The sounds of John Coltrane waft through the still sleepy Plaza Santa Ana as a grizzled jazz musician performs his own morning soundtrack. Waiters wash last night’s festivities into the gutters, pausing for a cigarette and a friendly wave as we arrive. The Hotel ME Madrid, a fantastical white eight-storey marvel, rises from the square, framing the centrally located plaza in its cool white gaze. Jetlagged from the transatlantic journey, Mrs Smith skips up the stairs holding my hand, through the rush of the spinning door, into the breezy lounge. Our vacation has officially begun.
‘Welcome to the ME Madrid,’ says the olive-skinned receptionist, resplendent in a white flowing dress. ‘Let’s get you right up to your room,’ she says with a mischievous smile. A few steps through the Eames-inspired lobby and we’re in the intimate elevators, heading to the first floor room overlooking the Plaza Santa Ana. The floor-to-ceiling windows open wide to the plaza. A soft wind billows against the gauzy curtains, hinting at a naughty sense of privacy when the thick blackout drapes aren’t pulled. There are six lighting options for the room, including one that’s just called ‘sexy’. The bathroom mirror is etched, ‘Oh, You Pretty Things’ channeling David Bower, circa 1972. We collapse into the bed, eyeing the purple martini bar and soundsystem.
The hotel stands at the precipice of the sights and sounds of Madrid. A short walk down to the Calle del Prado leads to one of the five great museums of the world, sparkling with the works of Velazquez, El Greco, Goya, Bosch, Dali, and Rubens. A short walk in another direction and you’re in Chueca, the backdrop of Pedro Almodovar’s films, a cousin to San Francisco’s Castro District, full of tapas, boutiques and gay culture. Turn another direction and you’re at the Mercado San Miguel, a collective marketplace where individual proprietors peddle their wines and tapas.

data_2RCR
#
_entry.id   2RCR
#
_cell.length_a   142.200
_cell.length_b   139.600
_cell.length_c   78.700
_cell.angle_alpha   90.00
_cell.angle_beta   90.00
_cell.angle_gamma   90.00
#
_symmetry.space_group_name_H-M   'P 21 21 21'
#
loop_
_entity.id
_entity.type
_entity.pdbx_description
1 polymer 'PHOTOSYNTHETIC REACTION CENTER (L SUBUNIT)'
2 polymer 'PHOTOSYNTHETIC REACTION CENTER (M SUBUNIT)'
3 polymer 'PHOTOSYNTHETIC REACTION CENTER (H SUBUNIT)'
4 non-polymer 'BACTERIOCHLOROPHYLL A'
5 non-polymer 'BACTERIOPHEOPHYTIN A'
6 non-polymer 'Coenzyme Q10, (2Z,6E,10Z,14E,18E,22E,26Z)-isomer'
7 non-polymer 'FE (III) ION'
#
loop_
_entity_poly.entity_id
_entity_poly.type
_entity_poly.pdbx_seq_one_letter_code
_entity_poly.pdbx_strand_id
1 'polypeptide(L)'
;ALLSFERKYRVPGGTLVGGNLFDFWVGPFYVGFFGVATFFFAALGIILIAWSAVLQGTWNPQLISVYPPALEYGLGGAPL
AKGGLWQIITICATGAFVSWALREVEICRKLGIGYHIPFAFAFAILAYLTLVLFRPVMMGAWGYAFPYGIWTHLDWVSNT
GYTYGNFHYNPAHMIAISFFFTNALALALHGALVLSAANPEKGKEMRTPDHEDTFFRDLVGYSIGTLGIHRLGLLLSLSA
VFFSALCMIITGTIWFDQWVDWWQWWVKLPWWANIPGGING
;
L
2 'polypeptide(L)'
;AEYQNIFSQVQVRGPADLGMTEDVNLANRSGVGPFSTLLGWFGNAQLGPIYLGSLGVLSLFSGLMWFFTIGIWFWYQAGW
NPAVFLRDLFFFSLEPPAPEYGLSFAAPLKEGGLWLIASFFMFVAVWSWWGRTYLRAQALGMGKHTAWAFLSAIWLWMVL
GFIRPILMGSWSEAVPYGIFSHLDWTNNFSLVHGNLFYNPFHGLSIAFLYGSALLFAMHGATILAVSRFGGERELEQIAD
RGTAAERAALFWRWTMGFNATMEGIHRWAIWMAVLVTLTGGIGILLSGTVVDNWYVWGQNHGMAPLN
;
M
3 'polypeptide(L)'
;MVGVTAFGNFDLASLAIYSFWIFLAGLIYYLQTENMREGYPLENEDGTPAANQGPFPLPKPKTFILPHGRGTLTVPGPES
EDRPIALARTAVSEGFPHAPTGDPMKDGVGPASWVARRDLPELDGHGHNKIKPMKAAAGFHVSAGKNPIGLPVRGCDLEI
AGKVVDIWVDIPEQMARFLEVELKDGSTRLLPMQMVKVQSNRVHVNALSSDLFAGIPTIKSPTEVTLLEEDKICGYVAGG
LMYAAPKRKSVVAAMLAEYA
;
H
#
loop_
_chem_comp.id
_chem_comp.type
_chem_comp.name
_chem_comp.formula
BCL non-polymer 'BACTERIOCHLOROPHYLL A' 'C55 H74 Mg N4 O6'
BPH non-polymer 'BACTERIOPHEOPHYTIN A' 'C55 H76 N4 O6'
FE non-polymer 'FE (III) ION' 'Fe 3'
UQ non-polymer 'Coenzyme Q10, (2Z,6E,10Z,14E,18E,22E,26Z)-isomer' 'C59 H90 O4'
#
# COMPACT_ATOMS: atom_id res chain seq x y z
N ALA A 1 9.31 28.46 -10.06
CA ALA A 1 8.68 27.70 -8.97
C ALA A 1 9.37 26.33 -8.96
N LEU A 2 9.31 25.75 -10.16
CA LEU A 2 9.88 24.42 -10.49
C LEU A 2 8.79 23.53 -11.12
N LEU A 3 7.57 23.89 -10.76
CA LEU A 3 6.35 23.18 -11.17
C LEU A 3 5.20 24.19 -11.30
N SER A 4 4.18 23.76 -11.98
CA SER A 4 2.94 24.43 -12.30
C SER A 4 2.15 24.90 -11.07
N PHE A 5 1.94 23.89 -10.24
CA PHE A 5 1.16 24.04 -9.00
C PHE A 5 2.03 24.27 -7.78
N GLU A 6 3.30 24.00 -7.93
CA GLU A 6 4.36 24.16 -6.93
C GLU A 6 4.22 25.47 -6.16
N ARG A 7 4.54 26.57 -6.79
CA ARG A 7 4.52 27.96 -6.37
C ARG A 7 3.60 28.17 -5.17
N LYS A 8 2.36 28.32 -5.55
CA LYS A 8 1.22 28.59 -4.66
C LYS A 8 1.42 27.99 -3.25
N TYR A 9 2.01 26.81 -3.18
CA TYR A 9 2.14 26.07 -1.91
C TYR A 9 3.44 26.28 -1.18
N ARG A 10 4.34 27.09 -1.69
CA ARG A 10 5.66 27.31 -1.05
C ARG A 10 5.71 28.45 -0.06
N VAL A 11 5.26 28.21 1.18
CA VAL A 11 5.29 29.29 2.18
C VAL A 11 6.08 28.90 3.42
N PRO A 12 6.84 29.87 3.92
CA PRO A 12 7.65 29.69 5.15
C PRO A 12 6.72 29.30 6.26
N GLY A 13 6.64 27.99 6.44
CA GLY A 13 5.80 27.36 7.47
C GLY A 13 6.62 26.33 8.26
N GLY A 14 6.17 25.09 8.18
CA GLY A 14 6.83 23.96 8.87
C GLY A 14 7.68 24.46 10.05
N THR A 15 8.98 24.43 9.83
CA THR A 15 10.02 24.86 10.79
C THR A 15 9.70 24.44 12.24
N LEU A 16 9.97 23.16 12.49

Mornings start slowly in Madrid. Most cities are bustling by six or seven, but at eight only the street sweepers and keg merchants are moving. Mercifully the ME’s breakfast stays open until 11am, and most of the guests seem to partake of it on the later end. To talk about any one culinary experience in Madrid is like choosing a favourite child; you might have one but you’d never say it out loud. Nonetheless, the morning breakfast at ME Madrid, a 30-foot-long table of delights beginning with champagne and ending in the perfect egg, would be in anyone’s contention for a favoured son. We give our room number and a carafe of freshly squeezed Spanish orange juice and the perfect cortado arrives. The cortado – a small shot of espresso and warm, rich milk – quickly prepares you for the mind-numbing morning questions that the breakfast provides. Which of the three salts should I choose, pink, blue or white? What is blue salt anyway? With which of the seven oils should I dress the little green salad I make for myself? How can so many different cuts of meat come from a pig? How do Spanish people stay so thin? Which of the 12 types of bread shall I choose to go with the five types of cheese? It is the fresh and tangy burgos cheese for us. Showing a bit of restraint is a challenge; but this is Madrid, and there is always another meal waiting.
And then we are off on our day, walking through the cobblestone streets, from the Sofia Reina museum to see Picasso’s Guernica to the rush of humanity in Puerto del Sol, where street magicians dress as aliens and prance for children as protestors demand higher wages for public service workers. This is Madrid, a city that drips with love, where people look you in the eye as you pass, where the economic predominance of the past is distilled into a tranquil quality of life for today, and there is always another bar, another museum, another corner.
Finally, we retreat to the ME Madrid and indulge in a massage at the Spa Metropolitan in the adjacent Plaza del Angel. We walk past pilates-toned locals, peddling off last night’s patatas bravas. We descend a flight of stairs to a candlelit room. We take a brief respite before our final evening begins.
Locals point us to the private elevator on Plaza Santa Ana that leads to the roof-lounge at the ME. We’re there early, so it’s empty, and we curl up outside on a downy white sofa. Mrs Smith has her Tinto de Verano – red wine with a little bit of soda and fruit – and I drink a Cruzcampos beer and stare out at the city before us. The conversations grow louder; joyful men in skinny jeans and long-haired brunettes in wedge heels begin to fill the roof and the beats start to get louder. The moon rises through the roof’s columns. For centuries others have enjoyed this view of Madrid, and we smile softly at each other, feeling like the luckiest people in the world.